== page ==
“The Big Bang Theory is the most popular show on television…” starts off the video “The Adorkable Misogyny of The Big Bang Theory,” a visual essay currently making waves around the internet. It’s a 21-minute breakdown of the way geek masculinity is used to excuse the sexism exhibited by the four lead characters. I was so impressed with the video that I started exploring some more of the channel, discovering that the creator (Jonathan McIntosh) focuses primarily on depictions of masculinity in pop culture. One of his most popular videos is “The Fantastic Masculinity of Newt Scamander,” which appreciates the way Newt Scamander is defined by his empathy and kindness, a rare decision for a leading man in a fantasy film.
As frustrated as I am by the portrayal of women in popular culture, I am still grateful that it is accepted and encouraged for women to demonstrate the full range of human emotion. Men are denied that right, told to be “strong” and “man up.” They continually get the message that vulnerability, pain, and even sensitivity to others invalidate their gender and make them less of a “man.”
There are some men who feel the need to cry extremely rarely, or who are naturally less prone to vulnerable conversations. However, they do not represent the entire range of male experience, and it’s sad that one version of masculinity is imposed on everyone else. This has a lot of terrible consequences, including a strain on male-male friendships.
I’ve had many deeply personal conversations with close male friends over the years. All of them found it possible to have a sensitive and meaningful conversation with me, and then lamented the difficulty in having the same kind of friendship with another man. There are certainly men who do have relationships in which they can express deep hopes, fears, and pain, but it’s striking how many times I’ve heard someone remark on how it’s “easier” to talk about that kind of thing with a woman. Beyond the implications that has for the amount of emotional labor shouldered by women, it’s just sad to witness cultural restraints on friendship.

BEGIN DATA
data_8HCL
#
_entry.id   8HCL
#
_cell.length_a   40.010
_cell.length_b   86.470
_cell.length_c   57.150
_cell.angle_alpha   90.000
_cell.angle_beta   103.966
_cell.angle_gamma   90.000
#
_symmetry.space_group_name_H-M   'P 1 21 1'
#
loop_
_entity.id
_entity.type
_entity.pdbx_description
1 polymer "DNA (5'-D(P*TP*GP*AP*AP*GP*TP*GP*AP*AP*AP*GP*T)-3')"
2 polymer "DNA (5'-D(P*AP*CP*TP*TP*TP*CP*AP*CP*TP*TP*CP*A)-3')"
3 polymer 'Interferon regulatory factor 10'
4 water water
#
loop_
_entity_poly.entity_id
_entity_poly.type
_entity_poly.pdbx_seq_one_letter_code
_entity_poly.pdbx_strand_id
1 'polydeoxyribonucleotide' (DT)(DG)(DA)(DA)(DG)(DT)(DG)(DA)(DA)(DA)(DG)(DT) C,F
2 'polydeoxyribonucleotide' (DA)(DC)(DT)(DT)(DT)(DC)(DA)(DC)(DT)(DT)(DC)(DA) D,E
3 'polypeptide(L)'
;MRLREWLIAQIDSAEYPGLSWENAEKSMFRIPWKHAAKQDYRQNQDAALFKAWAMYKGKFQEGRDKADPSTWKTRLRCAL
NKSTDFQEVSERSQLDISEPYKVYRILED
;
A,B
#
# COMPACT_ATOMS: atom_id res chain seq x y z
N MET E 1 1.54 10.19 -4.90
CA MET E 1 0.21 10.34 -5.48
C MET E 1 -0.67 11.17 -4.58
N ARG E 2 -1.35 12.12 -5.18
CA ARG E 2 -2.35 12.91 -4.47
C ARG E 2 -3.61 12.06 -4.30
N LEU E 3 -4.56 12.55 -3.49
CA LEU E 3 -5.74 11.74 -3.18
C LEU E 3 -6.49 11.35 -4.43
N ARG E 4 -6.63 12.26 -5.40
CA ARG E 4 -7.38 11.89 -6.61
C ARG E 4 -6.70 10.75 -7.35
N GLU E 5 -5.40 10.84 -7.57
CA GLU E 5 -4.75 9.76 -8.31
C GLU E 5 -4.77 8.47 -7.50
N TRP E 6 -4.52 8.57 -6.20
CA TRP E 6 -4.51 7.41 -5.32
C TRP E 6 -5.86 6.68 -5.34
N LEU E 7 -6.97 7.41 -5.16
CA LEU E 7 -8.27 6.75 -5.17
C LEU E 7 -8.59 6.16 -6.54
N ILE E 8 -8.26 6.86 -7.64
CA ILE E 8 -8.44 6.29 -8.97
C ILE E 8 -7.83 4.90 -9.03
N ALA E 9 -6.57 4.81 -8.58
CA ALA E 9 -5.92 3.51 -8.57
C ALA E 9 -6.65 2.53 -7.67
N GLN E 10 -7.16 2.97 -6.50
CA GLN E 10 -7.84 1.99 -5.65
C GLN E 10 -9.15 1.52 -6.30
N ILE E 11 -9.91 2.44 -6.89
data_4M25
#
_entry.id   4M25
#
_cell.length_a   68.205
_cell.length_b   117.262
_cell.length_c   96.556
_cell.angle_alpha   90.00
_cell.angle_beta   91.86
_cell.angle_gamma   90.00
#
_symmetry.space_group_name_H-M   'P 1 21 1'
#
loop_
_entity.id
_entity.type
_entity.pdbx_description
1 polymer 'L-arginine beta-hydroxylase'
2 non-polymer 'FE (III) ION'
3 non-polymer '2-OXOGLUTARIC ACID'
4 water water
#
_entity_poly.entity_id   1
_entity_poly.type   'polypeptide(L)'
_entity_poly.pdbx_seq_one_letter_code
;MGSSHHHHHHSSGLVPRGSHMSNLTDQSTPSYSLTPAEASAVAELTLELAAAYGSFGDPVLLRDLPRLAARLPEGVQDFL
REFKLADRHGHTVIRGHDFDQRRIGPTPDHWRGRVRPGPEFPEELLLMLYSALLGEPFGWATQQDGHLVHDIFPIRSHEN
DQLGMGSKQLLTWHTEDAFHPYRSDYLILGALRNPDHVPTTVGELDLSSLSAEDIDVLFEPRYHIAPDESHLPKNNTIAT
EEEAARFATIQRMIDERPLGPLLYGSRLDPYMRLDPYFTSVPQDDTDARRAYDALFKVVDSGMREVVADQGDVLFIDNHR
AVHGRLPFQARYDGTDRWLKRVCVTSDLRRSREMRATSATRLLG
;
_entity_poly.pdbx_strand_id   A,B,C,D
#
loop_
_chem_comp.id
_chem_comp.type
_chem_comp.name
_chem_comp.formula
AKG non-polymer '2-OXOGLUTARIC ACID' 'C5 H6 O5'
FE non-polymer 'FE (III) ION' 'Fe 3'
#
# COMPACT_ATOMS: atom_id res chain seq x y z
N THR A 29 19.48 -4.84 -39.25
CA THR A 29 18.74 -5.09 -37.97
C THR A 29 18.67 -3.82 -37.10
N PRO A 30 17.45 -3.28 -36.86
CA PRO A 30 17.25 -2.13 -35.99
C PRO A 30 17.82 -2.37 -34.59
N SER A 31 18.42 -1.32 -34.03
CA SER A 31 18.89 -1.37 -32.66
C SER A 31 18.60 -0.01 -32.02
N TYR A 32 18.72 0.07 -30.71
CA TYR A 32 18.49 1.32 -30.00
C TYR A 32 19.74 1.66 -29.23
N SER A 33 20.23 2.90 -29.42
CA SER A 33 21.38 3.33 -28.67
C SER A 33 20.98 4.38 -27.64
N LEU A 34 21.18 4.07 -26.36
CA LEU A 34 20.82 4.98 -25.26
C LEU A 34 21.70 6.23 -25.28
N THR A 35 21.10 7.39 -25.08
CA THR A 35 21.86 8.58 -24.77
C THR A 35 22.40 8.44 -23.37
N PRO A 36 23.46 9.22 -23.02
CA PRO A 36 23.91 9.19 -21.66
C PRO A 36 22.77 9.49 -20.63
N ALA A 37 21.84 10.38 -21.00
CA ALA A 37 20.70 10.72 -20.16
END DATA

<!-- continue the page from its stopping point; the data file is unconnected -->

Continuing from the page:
I missed a few days of this writing project because I was spending time with a close friend who was going through a hard time. I live in a room with seven other women, a space that can turn into a group therapy/advice session in one text flat. The joy and affirmation of female friendship is something I appreciate more and more every day, as I lean on and provide support for a full network of women who feel comfortable being vulnerable with each other.
At the same time that I’ve learned to appreciate female friendship, I’ve grown more cautious of close friendships with men. While I value the deep connection I have with some men, I’ve learned that the barriers in male-male friendship mean they’re more likely to lean on me for emotional support early in the relationship, searching for a connection that they assume I can supply but other men can’t. Sometimes that’s a reciprocal relationship, and sometimes that’s an unfair burden. I hope that toxic masculinity in friendships can be broken down for the benefit of everyone.